If we try to access a related entity from the Razor view related with this action we’ll get the same error. This because when the Razor view is processed the controller’s action has already returned and our EF context has already been disposed.

So how can we do if we are in this situation? There are many solution, the simplest one it to explicitly pre-load all the related entities. This mechanism is called Explicit Loading and works taking advantage on the EF cache, where all the entities loaded from previous queries are stored to be reused. EF only uses the Lazy Loading for related entities not yet in the cache. Those which are already present will be automatically assigned without needing any extra access to the DB. Here is an example:

Person person;
using (var cont = new TestDBEntities())
{
    person = cont.Persons.First(p => p.IdPerson == 1);
    cont.Cities.Where(c => c.IdCity == person.IdCity).Load();
    cont.Genders.Where(g => g.IdGender == person.IdGender).Load();
    cont.Cars.Where(c => c.IdPerson == person.IdPerson).Load();
}
 
var cityName = person.City.CityName;
var genderName = person.Gender.GenderName;
var carDescription = person.Cars.First().CarDescription;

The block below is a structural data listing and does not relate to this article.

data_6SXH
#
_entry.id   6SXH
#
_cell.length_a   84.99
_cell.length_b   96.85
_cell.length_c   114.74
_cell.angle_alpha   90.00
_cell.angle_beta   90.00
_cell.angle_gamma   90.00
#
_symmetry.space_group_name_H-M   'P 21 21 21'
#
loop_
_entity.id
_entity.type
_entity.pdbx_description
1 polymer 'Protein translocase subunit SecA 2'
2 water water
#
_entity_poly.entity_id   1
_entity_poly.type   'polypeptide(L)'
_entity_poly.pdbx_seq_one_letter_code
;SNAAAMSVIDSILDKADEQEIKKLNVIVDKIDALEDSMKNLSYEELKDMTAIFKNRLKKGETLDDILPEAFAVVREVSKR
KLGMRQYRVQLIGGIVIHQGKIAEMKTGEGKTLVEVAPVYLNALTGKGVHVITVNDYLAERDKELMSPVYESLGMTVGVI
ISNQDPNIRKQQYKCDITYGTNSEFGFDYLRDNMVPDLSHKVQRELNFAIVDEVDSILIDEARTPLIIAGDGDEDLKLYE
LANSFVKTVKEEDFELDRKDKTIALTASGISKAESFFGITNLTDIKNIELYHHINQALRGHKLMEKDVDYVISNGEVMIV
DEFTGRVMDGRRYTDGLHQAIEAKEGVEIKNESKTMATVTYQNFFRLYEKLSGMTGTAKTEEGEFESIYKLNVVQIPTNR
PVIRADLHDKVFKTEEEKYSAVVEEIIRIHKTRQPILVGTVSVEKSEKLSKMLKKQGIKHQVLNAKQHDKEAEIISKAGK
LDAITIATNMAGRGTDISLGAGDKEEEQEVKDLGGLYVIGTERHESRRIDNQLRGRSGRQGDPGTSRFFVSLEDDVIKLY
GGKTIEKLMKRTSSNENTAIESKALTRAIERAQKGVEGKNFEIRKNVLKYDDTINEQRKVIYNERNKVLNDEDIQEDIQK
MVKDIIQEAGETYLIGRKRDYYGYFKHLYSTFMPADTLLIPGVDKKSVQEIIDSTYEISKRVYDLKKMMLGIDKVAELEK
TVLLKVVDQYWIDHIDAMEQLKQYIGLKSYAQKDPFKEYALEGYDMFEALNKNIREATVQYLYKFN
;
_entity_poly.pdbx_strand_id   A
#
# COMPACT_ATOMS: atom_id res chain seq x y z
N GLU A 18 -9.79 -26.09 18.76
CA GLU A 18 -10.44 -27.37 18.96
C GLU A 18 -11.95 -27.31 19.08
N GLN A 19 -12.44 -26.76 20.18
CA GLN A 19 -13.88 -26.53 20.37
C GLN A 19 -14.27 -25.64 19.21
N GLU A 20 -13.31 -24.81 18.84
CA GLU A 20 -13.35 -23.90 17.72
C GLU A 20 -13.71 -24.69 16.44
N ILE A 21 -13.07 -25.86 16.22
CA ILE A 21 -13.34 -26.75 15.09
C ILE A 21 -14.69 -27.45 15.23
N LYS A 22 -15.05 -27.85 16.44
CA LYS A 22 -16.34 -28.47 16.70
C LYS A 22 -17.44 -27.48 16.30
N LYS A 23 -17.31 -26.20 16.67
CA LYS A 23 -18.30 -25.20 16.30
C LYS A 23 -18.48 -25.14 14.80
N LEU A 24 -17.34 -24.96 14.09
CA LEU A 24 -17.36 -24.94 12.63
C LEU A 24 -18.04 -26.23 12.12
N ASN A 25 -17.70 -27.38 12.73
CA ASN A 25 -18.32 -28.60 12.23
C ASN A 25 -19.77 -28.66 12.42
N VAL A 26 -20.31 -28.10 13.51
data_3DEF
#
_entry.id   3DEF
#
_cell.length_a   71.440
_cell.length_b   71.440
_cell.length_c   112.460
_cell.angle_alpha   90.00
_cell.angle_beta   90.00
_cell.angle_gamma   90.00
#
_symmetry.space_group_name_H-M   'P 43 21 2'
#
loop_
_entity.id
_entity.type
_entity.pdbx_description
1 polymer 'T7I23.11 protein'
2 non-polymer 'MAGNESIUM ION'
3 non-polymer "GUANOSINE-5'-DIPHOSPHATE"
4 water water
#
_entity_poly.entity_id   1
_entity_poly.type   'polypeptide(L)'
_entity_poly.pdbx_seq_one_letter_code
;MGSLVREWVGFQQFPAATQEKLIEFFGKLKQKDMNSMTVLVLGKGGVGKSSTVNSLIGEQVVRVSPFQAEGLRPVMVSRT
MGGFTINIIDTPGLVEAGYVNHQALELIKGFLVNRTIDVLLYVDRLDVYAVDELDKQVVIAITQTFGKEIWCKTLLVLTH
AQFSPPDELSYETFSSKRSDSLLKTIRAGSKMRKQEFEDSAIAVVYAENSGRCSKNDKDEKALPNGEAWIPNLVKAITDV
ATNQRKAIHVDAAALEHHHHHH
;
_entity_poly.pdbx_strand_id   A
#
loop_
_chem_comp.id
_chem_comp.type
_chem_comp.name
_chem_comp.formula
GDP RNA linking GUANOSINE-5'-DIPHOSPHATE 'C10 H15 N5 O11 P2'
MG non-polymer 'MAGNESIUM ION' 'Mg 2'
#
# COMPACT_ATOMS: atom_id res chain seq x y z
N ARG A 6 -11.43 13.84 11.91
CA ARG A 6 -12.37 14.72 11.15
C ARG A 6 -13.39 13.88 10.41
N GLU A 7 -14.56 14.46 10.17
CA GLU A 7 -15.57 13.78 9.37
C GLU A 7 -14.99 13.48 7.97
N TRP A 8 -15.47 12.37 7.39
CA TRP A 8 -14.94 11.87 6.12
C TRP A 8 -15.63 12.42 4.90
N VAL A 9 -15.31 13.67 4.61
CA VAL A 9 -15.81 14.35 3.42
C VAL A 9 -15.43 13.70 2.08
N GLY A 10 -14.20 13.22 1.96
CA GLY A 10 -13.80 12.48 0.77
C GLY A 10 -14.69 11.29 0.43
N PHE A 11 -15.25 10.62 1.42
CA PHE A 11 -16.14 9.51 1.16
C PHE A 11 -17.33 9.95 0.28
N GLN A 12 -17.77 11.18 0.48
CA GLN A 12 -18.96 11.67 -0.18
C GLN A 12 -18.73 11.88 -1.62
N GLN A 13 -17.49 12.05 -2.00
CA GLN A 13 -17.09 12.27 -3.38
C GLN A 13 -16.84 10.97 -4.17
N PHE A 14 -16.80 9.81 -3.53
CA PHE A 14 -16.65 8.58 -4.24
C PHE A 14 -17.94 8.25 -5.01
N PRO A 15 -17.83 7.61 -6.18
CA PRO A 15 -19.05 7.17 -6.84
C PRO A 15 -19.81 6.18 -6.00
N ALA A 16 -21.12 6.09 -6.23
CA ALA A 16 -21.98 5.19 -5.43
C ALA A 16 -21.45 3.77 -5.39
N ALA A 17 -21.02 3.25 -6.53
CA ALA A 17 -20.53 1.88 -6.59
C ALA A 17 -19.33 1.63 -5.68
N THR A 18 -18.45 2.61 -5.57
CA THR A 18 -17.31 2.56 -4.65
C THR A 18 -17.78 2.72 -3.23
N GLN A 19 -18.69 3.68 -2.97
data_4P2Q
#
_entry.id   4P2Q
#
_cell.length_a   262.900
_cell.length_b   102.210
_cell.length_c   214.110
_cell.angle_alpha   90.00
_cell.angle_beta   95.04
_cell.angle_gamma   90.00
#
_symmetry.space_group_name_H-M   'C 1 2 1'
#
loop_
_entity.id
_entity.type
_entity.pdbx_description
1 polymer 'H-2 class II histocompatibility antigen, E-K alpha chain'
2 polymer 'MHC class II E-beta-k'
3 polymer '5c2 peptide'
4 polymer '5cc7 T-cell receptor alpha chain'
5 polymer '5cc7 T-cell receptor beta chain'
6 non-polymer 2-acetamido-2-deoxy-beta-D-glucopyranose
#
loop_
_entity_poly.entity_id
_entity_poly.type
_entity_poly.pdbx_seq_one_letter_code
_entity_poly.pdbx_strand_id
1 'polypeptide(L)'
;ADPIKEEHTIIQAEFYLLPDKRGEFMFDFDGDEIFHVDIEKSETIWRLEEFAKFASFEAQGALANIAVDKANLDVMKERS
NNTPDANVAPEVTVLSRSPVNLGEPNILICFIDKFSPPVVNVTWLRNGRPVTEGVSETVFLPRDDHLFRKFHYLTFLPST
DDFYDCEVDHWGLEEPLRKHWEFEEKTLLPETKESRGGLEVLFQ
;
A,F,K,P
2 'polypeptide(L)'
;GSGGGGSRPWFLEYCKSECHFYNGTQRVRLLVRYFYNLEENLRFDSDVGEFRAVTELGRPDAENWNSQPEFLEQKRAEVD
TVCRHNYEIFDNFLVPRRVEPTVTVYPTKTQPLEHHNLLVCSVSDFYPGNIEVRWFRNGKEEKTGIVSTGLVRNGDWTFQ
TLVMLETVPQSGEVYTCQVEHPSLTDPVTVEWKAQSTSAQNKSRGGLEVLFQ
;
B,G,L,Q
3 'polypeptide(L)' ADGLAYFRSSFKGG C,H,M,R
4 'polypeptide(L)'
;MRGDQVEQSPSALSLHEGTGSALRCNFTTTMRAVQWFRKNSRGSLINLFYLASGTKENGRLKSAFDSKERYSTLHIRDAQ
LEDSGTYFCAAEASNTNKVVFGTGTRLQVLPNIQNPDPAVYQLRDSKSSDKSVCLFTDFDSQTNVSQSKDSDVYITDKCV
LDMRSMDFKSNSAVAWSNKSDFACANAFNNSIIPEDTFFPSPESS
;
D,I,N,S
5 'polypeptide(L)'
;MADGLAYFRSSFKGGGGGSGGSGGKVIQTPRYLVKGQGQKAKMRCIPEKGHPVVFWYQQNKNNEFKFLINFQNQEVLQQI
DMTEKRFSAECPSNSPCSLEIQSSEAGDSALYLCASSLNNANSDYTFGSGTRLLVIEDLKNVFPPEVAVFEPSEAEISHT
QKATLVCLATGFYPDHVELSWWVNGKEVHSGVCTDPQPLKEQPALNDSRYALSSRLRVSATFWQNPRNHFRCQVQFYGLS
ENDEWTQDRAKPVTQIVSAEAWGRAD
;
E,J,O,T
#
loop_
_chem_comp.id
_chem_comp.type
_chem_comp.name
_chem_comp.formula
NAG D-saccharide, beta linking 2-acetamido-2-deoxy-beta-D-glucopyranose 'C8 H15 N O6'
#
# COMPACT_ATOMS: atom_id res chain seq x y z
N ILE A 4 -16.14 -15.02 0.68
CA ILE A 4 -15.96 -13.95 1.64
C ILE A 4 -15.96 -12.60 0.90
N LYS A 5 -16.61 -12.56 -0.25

If we try to run this example we’ll see that the City and the Gender are loaded, while the related Cars are still not present. That’s because the Explicit Loading only works with related entities on the N-side of a 1:N relationship. The Cars are on the 1-side of a 1:N relationship, so EF can’t be sure that the pre-loaded Cars in its cache are all the cars needed, so it leave the reference = null. To have the Cars loaded as well we need to change our code in this way:

Person person;
using (var cont = new TestDBEntities())
{
    person = cont.Persons.First(p => p.IdPerson == 1);
    cont.Cities.Where(c => c.IdCity == person.IdCity).Load();
    cont.Genders.Where(g => g.IdGender == person.IdGender).Load();
    cont.Entry(person).Collection(p => p.Cars).Load();
}
 
var cityName = person.City.CityName;
var genderName = person.Gender.GenderName;
var carDescription = person.Cars.First().CarDescription;

Another approach is to ask EF to directly include the related entities we are interested in while is loading our person. This mechanism is called Eagerly Loading and is probably the most clean we can use:

Person person;
using (var cont = new TestDBEntities())
{
    person = cont.Persons.Include(p => p.City)
        .Include(p => p.Gender).Include(p => p.Cars).First(p => p.IdPerson == 1);
}
 
var cityName = person.City.CityName;
var genderName = person.Gender.GenderName;
var carDescription = person.Cars.First().CarDescription;

Entity Framework Repositories (Part 2)